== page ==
Milton firmly believes the government is watching everything we do. He jailbreaks all his cell phones and owns two laptops that he has built himself; one of which is air-gapped. He tries to pay cash for almost everything, including rent, and pays his utility bills (under an alias, of course) at the corner convenience store. He spends most of his evenings at home. When he does go out it usually for necessities only. HIs apartment is pretty sparse with almost no furniture beyond a huge couch that doubles as his bed and a kitchen table he uses as a workbench and writing area. HIs trash is often overflowing and his bathroom is best left to the imagination. He eats a lot of junk food and takeout, and the results of this diet are obvious. He’s a big guy, but he’s not in anything like good shape. Still, his large physical presence has served him well in ejecting lingerers from the booths.

Milton is really smart. Smarter than you, that’s for sure. Although he won’t say so (why state the obvious?) this attitude comes through fairly strongly in most social interactions. It’s no surprise that Milton has few friends. Well, none, really.

Last Wednesday was a slow night. Maybe it was the snow: six inches on the ground and a foot and a half more forecast before Thursday evening. Milton barely looked up from his laptop at the tinkling of the door bell; but the blast of cold air got his attention. It was Amber, one of the girls he regularly had to eject from the booths for plying her trade, or for falling asleep back there. She looked like shit, was hardly dressed for the weather and was obviously dopesick; in other words, nothing new for Amber. She was leaning heavily on a shapeless man in a huge overcoat, who half-dragged her towards the entrance to the booths.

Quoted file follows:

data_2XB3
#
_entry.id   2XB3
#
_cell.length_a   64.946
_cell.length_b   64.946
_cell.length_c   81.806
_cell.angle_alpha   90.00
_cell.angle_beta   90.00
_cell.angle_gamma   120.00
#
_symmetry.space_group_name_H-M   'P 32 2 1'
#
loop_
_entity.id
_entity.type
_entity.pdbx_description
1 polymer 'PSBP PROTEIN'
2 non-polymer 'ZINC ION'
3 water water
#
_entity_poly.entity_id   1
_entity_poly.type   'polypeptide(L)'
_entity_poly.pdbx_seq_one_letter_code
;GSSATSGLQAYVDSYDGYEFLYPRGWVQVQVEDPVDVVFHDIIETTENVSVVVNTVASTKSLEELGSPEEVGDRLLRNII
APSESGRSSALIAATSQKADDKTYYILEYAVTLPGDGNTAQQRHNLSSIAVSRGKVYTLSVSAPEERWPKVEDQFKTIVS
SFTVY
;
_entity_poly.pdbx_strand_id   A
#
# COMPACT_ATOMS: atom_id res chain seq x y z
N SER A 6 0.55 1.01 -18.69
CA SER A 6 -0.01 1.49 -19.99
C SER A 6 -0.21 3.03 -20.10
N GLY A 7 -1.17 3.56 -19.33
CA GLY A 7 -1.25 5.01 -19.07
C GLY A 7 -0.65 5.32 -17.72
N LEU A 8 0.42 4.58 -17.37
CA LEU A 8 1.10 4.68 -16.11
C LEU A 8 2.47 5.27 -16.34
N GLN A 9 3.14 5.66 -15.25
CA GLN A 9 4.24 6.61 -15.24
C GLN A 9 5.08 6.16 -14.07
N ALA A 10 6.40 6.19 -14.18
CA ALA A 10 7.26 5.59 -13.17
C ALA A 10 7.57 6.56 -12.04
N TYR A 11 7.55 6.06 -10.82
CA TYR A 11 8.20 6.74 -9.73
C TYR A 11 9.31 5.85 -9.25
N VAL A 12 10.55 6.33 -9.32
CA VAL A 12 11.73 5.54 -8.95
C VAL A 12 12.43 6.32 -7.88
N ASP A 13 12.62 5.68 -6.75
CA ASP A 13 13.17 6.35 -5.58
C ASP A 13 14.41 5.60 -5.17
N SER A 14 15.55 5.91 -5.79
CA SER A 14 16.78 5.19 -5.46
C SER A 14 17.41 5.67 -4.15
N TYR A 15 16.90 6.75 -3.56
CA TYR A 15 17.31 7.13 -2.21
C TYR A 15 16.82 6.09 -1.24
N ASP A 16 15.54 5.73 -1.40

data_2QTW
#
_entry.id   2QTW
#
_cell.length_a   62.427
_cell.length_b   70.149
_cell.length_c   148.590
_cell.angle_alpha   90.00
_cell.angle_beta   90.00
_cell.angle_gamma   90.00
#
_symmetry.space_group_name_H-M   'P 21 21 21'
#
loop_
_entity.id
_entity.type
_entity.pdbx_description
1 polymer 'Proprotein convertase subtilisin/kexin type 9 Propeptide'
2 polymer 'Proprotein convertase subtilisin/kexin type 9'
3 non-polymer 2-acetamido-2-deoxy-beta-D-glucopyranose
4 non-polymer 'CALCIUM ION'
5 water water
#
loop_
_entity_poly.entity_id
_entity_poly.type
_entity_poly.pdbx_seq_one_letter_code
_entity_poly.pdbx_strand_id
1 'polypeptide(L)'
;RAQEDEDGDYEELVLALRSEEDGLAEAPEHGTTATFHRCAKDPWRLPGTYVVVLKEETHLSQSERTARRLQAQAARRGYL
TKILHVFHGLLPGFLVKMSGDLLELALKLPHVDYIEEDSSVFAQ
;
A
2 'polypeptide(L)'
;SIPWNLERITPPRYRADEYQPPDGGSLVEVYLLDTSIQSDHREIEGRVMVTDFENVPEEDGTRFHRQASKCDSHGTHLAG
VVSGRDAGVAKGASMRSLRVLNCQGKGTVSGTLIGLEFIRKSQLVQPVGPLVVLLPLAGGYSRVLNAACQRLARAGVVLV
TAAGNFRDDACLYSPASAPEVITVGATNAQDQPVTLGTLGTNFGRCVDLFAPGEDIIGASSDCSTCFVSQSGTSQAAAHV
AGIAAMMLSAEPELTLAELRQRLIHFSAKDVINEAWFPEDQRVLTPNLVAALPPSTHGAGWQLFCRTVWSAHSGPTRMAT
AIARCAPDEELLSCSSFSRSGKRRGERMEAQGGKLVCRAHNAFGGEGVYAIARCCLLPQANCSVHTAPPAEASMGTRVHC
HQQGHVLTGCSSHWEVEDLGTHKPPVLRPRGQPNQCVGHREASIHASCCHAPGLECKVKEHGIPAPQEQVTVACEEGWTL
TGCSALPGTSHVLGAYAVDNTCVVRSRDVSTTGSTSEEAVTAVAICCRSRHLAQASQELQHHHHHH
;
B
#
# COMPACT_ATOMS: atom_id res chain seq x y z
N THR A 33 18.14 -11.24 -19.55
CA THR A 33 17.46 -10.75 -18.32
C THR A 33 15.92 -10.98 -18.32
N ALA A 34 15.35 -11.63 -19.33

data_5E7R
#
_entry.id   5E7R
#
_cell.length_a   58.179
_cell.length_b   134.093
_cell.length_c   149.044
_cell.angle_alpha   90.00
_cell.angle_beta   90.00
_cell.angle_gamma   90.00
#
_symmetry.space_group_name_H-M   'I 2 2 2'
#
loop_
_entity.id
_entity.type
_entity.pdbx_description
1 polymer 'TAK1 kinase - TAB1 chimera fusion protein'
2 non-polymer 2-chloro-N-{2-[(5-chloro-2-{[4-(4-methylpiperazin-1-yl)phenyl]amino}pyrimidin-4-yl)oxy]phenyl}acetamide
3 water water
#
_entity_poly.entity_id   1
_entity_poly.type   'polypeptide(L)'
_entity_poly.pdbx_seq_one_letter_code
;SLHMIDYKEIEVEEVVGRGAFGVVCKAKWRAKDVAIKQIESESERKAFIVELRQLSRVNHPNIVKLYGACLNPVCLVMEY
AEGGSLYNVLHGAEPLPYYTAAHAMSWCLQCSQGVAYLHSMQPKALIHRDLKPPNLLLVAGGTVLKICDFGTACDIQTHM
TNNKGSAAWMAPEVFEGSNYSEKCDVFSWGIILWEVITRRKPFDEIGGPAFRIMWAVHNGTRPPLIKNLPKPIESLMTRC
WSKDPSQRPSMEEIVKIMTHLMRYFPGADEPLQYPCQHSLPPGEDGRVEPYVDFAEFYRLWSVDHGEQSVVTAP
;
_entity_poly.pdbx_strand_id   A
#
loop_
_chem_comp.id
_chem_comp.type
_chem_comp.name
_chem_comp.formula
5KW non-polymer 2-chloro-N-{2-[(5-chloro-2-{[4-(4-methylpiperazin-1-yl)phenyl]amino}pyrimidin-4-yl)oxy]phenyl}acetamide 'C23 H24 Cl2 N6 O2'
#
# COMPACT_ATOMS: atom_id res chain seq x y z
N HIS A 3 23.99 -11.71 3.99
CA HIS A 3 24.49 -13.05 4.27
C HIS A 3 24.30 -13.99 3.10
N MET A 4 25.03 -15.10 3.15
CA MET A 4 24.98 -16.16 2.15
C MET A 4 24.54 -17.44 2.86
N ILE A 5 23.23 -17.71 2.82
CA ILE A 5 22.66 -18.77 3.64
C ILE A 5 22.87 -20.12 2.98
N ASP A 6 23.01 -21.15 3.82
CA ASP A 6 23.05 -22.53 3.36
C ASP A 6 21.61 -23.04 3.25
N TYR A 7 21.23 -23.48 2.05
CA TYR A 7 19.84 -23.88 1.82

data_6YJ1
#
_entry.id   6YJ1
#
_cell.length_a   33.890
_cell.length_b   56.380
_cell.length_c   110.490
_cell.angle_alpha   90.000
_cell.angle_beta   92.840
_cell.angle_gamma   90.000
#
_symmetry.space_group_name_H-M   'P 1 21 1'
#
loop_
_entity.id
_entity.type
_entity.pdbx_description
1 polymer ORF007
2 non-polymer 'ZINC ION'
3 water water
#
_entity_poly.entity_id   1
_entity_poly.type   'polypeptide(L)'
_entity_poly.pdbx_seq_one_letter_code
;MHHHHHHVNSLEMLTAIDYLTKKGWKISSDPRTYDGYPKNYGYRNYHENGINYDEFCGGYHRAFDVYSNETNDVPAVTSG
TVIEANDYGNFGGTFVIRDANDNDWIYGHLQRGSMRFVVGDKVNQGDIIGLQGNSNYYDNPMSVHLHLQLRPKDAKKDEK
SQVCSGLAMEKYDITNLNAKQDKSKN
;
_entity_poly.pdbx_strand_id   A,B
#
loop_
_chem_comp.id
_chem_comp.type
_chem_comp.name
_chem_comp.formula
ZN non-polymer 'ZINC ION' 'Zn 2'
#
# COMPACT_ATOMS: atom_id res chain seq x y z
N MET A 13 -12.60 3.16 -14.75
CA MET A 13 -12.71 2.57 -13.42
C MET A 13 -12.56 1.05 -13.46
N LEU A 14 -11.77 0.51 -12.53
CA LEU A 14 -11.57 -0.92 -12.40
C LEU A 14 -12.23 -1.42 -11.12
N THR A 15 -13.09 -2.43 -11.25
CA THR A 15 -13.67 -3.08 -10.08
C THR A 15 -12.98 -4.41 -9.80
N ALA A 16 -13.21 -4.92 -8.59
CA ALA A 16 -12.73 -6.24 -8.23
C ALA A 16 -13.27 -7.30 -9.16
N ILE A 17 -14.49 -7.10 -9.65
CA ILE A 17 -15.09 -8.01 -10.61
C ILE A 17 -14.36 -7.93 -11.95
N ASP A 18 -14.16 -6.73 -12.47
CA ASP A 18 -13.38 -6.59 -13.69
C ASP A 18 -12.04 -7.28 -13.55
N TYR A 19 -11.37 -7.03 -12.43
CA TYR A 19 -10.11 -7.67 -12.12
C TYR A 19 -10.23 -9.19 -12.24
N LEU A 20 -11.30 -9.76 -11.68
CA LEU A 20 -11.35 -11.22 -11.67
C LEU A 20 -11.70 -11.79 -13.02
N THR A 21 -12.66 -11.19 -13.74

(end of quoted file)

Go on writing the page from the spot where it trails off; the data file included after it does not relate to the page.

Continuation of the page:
She pulled away long enough to fish a ten-dollar bill out of her bra and put it on the counter. “Don’t be a dick about it, porn guy,” she said.

Milton looked down at the Hamilton, the back up at Amber. He looked over her shoulder at the man, but he was already entering the darkened back rooms where the booths were located. Milton slid the ten off the counter and pocketed it. He didn’t bother giving her a code to activate the video screens in the back, since she wasn’t there to watch porn. “Make it quick,” he said. She flipped him the bird on her way to the booths.

Milton went back to his surfing. Five minutes later, he heard something.

Milton had worked in the porn store long enough to be able to block out the usual sounds coming from the back area, some from the movies, some from the patrons. This wasn’t that. It sounded like a drain backing up; a sick, wet gurgling sound. But the only drain in the store was in the bathroom sink, and that was behind him. It wasn’t coming from there.

Milton stood up and grabbed the cut-down baseball bat from behind the counter. As he warily approached the entrance to the booths, the sound got louder; the strange squelching now punctuated with sharp, cracking sounds, like someone stomping on bubble wrap. He stepped over the threshold to allow his eyes to adjust to the darkness and looked down the corridor to where he could see the industrial switch that would illuminate the entire booths area in an instant. He started towards it, hitting the bat against the wall a few times. “Time’s up, Amber,” he said loudly.